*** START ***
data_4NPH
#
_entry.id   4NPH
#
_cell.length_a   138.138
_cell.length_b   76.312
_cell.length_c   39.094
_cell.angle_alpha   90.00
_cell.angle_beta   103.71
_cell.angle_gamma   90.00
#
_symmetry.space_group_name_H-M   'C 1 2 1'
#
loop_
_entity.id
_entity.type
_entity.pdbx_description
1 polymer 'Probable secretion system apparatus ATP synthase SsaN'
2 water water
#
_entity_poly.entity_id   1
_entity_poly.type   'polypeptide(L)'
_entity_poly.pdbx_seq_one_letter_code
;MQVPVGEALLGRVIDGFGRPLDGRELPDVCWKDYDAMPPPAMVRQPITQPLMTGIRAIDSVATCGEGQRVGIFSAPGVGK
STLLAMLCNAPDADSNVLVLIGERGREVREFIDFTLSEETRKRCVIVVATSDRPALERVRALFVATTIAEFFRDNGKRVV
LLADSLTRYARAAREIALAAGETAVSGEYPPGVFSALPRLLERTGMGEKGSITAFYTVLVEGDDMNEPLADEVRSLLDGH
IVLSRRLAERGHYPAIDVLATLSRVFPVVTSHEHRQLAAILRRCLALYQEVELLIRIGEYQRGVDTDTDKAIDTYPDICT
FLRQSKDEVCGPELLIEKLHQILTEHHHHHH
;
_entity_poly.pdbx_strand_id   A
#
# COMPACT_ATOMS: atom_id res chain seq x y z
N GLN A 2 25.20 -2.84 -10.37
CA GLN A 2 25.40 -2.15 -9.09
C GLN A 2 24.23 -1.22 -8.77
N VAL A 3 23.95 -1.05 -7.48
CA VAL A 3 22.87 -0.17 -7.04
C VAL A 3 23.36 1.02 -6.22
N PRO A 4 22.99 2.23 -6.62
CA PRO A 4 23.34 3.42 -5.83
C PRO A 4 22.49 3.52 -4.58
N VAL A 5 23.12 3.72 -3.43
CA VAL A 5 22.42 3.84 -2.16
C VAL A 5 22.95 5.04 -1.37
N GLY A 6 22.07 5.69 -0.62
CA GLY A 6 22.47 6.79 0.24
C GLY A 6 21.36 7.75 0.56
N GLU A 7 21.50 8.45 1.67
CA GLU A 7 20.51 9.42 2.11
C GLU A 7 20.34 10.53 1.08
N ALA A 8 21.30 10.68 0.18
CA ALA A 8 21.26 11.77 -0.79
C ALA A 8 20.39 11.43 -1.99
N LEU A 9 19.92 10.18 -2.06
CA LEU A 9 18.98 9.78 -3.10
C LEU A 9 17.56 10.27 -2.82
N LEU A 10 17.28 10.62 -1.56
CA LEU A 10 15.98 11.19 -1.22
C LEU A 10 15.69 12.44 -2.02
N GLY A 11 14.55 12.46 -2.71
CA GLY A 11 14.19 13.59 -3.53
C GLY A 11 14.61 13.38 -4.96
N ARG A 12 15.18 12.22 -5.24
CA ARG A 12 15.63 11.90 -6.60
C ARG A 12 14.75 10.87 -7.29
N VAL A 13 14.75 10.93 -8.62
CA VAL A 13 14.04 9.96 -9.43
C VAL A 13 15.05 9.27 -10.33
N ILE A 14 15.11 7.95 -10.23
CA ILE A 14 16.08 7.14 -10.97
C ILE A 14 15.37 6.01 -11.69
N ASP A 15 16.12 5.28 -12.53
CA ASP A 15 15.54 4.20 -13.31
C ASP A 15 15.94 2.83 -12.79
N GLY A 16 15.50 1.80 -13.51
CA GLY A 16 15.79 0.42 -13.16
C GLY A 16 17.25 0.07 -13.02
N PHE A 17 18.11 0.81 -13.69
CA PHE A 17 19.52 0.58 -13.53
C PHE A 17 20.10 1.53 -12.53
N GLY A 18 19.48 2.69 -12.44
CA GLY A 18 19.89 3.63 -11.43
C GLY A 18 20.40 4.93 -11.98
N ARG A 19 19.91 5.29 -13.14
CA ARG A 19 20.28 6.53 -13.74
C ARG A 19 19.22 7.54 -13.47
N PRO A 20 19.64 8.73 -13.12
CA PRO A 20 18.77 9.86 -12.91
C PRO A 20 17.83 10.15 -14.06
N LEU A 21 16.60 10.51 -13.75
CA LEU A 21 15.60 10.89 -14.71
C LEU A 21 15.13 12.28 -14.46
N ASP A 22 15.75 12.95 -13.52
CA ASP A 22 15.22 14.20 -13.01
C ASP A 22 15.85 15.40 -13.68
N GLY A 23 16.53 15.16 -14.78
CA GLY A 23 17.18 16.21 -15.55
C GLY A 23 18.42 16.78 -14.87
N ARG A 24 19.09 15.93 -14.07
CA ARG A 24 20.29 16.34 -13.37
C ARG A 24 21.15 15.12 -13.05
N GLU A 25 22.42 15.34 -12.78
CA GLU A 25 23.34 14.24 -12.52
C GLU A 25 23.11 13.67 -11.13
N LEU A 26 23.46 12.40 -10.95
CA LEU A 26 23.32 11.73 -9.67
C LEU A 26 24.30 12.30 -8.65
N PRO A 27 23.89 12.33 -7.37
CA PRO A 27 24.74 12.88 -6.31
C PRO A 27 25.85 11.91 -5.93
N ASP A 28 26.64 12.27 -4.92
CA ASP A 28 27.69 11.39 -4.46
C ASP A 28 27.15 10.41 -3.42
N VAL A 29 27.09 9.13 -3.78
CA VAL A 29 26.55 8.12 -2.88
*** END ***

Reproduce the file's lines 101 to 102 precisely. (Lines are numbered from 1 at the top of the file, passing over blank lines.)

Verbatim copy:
C ARG A 24 21.15 15.12 -13.05
N GLU A 25 22.42 15.34 -12.78